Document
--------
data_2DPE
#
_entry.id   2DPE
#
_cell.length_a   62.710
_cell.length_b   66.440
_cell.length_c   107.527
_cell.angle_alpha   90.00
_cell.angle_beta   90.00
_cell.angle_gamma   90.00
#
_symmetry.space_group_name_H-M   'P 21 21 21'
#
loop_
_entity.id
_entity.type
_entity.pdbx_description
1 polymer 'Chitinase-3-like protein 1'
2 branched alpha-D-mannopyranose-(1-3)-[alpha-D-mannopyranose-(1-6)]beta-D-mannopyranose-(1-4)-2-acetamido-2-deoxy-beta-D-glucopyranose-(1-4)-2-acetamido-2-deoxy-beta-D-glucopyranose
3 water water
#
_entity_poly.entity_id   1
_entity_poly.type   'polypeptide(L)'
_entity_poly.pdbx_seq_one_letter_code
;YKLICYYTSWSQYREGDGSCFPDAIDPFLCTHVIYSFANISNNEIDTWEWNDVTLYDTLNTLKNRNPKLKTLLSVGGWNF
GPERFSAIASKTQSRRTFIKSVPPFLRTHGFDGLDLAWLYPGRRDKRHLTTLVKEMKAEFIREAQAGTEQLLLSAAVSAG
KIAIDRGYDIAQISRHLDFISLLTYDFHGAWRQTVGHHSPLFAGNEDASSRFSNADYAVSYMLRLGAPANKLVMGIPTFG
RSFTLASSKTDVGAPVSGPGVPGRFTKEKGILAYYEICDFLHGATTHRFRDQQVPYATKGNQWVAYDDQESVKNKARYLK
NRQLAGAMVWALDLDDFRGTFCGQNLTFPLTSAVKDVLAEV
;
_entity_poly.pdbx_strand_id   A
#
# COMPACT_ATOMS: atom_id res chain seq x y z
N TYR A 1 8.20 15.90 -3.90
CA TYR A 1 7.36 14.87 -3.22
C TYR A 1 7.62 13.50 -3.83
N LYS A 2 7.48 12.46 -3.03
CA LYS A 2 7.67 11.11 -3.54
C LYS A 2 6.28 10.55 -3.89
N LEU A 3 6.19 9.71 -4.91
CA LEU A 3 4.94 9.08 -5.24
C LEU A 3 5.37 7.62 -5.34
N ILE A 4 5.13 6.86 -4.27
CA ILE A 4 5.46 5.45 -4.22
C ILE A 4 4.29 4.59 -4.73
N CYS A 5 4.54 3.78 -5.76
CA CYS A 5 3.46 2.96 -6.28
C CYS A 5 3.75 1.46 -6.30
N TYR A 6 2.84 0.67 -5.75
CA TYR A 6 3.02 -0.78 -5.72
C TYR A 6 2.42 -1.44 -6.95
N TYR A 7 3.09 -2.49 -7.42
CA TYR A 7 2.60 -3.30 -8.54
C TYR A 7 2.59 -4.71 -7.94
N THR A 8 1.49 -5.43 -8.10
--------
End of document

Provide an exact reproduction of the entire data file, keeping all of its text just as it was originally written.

data_2DPE
#
_entry.id   2DPE
#
_cell.length_a   62.710
_cell.length_b   66.440
_cell.length_c   107.527
_cell.angle_alpha   90.00
_cell.angle_beta   90.00
_cell.angle_gamma   90.00
#
_symmetry.space_group_name_H-M   'P 21 21 21'
#
loop_
_entity.id
_entity.type
_entity.pdbx_description
1 polymer 'Chitinase-3-like protein 1'
2 branched alpha-D-mannopyranose-(1-3)-[alpha-D-mannopyranose-(1-6)]beta-D-mannopyranose-(1-4)-2-acetamido-2-deoxy-beta-D-glucopyranose-(1-4)-2-acetamido-2-deoxy-beta-D-glucopyranose
3 water water
#
_entity_poly.entity_id   1
_entity_poly.type   'polypeptide(L)'
_entity_poly.pdbx_seq_one_letter_code
;YKLICYYTSWSQYREGDGSCFPDAIDPFLCTHVIYSFANISNNEIDTWEWNDVTLYDTLNTLKNRNPKLKTLLSVGGWNF
GPERFSAIASKTQSRRTFIKSVPPFLRTHGFDGLDLAWLYPGRRDKRHLTTLVKEMKAEFIREAQAGTEQLLLSAAVSAG
KIAIDRGYDIAQISRHLDFISLLTYDFHGAWRQTVGHHSPLFAGNEDASSRFSNADYAVSYMLRLGAPANKLVMGIPTFG
RSFTLASSKTDVGAPVSGPGVPGRFTKEKGILAYYEICDFLHGATTHRFRDQQVPYATKGNQWVAYDDQESVKNKARYLK
NRQLAGAMVWALDLDDFRGTFCGQNLTFPLTSAVKDVLAEV
;
_entity_poly.pdbx_strand_id   A
#
# COMPACT_ATOMS: atom_id res chain seq x y z
N TYR A 1 8.20 15.90 -3.90
CA TYR A 1 7.36 14.87 -3.22
C TYR A 1 7.62 13.50 -3.83
N LYS A 2 7.48 12.46 -3.03
CA LYS A 2 7.67 11.11 -3.54
C LYS A 2 6.28 10.55 -3.89
N LEU A 3 6.19 9.71 -4.91
CA LEU A 3 4.94 9.08 -5.24
C LEU A 3 5.37 7.62 -5.34
N ILE A 4 5.13 6.86 -4.27
CA ILE A 4 5.46 5.45 -4.22
C ILE A 4 4.29 4.59 -4.73
N CYS A 5 4.54 3.78 -5.76
CA CYS A 5 3.46 2.96 -6.28
C CYS A 5 3.75 1.46 -6.30
N TYR A 6 2.84 0.67 -5.75
CA TYR A 6 3.02 -0.78 -5.72
C TYR A 6 2.42 -1.44 -6.95
N TYR A 7 3.09 -2.49 -7.42
CA TYR A 7 2.60 -3.30 -8.54
C TYR A 7 2.59 -4.71 -7.94
N THR A 8 1.49 -5.43 -8.10